In thinking back on those salad days through rose-colored glasses, Dave's pretty Mom looks just like Mary Tyler Moore's Beth Jarrett, the female lead in Robert Redford's "Ordinary People," a beautifully embroidered opus about the tragic chink in the armor of a family of privilege. She likes things just so. Well, gosh, who doesn't?
What Hughes so passionately delves amidst the slapstick, cacophony and nutty incongruity of two vastly diverse men tossed into screwball circumstances is that, while you rarely make new friends in adulthood, if you do it is a blessing.
What's actually funny is that conversations like the following might very well be taking place inside the mansions you survey on a Sunday drive. Y'know, those exurban castles that make you dizzyingly ponder, who lives there?
There are only two things a voter needs to know when using RCV before casting a ballot. First, instead of voting for one candidate, you rank them in order of preference. As simple as ranking candidate choices in order of preference may be, opponents repeatedly argue that this is "too confusing" for voters. This is a preposterous insults to voters' intelligence.
As I watched the commotion at a clump of bergamot, a cabbage white flit leisurely close to me, as if its curiosity led it within an arms reach to check me out. Many species will fly close to you, personalizing my studies, and endearing a recognition of reassurance. That warms the soul.
With a majority of the School Committee members being replaced in November which makes me wonder why the current committee is pushing for a decision now I'm looking forward to open, reasoned and responsible dialogue and approach to decision-making in the future.
To the backdrop of provincial America, circa 1951, playing counterpoint to Myra and Norman's pithy, running contemplation of the human condition, Shooter's tragicomic interjections win the camera's favor with the near imperceptible finesse of a shooting guard stealing the ball.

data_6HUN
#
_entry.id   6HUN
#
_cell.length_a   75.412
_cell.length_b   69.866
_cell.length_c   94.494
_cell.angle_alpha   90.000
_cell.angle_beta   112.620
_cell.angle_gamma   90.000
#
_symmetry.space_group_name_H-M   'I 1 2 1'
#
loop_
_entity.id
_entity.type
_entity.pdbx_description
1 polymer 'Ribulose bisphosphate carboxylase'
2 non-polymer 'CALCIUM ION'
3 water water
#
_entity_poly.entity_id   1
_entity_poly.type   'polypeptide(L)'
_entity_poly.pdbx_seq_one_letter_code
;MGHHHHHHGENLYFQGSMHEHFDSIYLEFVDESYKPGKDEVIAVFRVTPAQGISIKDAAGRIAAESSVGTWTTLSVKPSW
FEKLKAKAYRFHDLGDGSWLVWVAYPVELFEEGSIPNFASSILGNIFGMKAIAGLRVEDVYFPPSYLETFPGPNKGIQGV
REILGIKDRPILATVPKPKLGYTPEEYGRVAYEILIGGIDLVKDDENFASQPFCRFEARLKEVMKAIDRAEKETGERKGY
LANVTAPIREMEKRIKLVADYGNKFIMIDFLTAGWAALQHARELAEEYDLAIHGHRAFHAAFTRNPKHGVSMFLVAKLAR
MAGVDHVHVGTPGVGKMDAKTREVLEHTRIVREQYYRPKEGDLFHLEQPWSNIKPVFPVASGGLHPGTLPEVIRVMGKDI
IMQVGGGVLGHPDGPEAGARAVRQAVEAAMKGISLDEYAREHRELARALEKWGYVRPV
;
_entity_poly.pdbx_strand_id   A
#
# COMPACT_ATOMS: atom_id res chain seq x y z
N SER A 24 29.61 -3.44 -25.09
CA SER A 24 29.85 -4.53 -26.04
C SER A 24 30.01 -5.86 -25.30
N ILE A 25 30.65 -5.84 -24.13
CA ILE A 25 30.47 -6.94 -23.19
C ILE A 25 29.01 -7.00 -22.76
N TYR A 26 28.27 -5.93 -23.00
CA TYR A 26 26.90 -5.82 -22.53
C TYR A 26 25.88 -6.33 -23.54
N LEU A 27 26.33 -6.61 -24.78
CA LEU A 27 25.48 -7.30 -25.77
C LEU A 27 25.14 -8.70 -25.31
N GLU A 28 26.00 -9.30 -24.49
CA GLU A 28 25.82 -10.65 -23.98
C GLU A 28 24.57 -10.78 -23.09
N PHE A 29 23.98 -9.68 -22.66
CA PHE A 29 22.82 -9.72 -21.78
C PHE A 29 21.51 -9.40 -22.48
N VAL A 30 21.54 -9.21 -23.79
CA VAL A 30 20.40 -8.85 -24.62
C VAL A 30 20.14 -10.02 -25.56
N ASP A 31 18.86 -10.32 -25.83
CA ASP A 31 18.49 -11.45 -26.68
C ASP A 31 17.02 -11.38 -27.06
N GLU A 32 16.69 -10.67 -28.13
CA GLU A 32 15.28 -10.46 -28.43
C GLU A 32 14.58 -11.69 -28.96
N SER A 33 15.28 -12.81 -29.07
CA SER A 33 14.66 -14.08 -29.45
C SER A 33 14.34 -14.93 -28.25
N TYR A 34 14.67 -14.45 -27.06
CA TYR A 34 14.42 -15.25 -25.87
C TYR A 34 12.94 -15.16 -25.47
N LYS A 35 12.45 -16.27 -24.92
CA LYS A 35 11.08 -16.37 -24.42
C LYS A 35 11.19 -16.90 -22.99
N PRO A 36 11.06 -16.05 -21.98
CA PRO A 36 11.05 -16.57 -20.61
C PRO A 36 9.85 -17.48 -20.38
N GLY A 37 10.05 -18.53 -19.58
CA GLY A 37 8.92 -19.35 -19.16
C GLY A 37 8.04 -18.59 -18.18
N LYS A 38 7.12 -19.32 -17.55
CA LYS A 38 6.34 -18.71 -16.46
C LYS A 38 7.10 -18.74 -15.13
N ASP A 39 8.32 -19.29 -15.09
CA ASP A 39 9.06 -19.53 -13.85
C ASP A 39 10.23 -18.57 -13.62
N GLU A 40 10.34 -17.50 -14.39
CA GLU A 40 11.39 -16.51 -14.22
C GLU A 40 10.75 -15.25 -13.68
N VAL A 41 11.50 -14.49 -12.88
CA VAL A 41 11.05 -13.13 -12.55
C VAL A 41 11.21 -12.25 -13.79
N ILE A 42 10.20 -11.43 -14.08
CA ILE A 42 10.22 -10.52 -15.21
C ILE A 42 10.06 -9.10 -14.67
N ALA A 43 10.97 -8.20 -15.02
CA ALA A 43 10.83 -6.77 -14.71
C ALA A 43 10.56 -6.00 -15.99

We anguish, laugh, smile and are put on tenterhooks as Mr. Smith, going through every mental and physical contortion, pleads before the Congress his case for truth, justice and the American way with a fervor perhaps only equaled by Daniel Webster's petition before the Devil.
To call attention to the benefits of public higher education as well as to highlight the need to adequately fund our institutions both locally and statewide, there will be two community standouts on Friday, Oct. 2, from 5-6 p.m.
While the usual moral lessons about the 20-20-hindsight, a la "It's a Wonderful Life" (1946), integral to tales of time travel counsel us not to beat the horse that brought us to our present circumstances, there is a refreshingly delivered, stardust quality in Peggy Sue's genre update.
Alas, mixed into each laugh-evoking whimsy about the rituals and idiosyncrasies that play into pigging out, there lies in wait the dark truth. And while you're feeling terrible about what society erroneously labels a lack of willpower, thoughts about the impoverished, starving millions not blessed with your curse of overabundance doesn't help.
It's cheap, divisive, and keeps two levels of the underclass in tow. Inequitably overtax the bourgeoisie and there you've funded your dominion. It's old school. When you're the minority that's been in power since time immemorial, you get rather canny at controlling the majority.
He appears to have committed a criminal act and should be prosecuted, and at least prevented from committing more criminal acts. Wake up, people! This man is using our freedoms to destroy those very freedoms. He is a danger to our nation.
The person who occupies the White House in Washington, D.C. today just openly encouraged his supporters to break the law, by voting twice once by mail, and once in person suggesting that this would "test the system."
Yet, for all the adult themes set against this backdrop of fatalism and resignation, sure as a tree grows in Brooklyn, a coming of age tale in rural Texas won't be denied its albeit brief day in the sun.
I wanted to express my appreciation to Steve Meranti, fire chief, and all the firefighters that responded quickly to my home, Wire Inspector Mike Lescarbeau and Assistant Wire Inspector Mitch Meranti and electrician Pete
Alex encouraged me to cast aside the hate, derision and patronizing comments to focus on what really mattered: the needs of the people in Ward 5. He told me to have faith in the voters but, first and foremost, have faith in myself.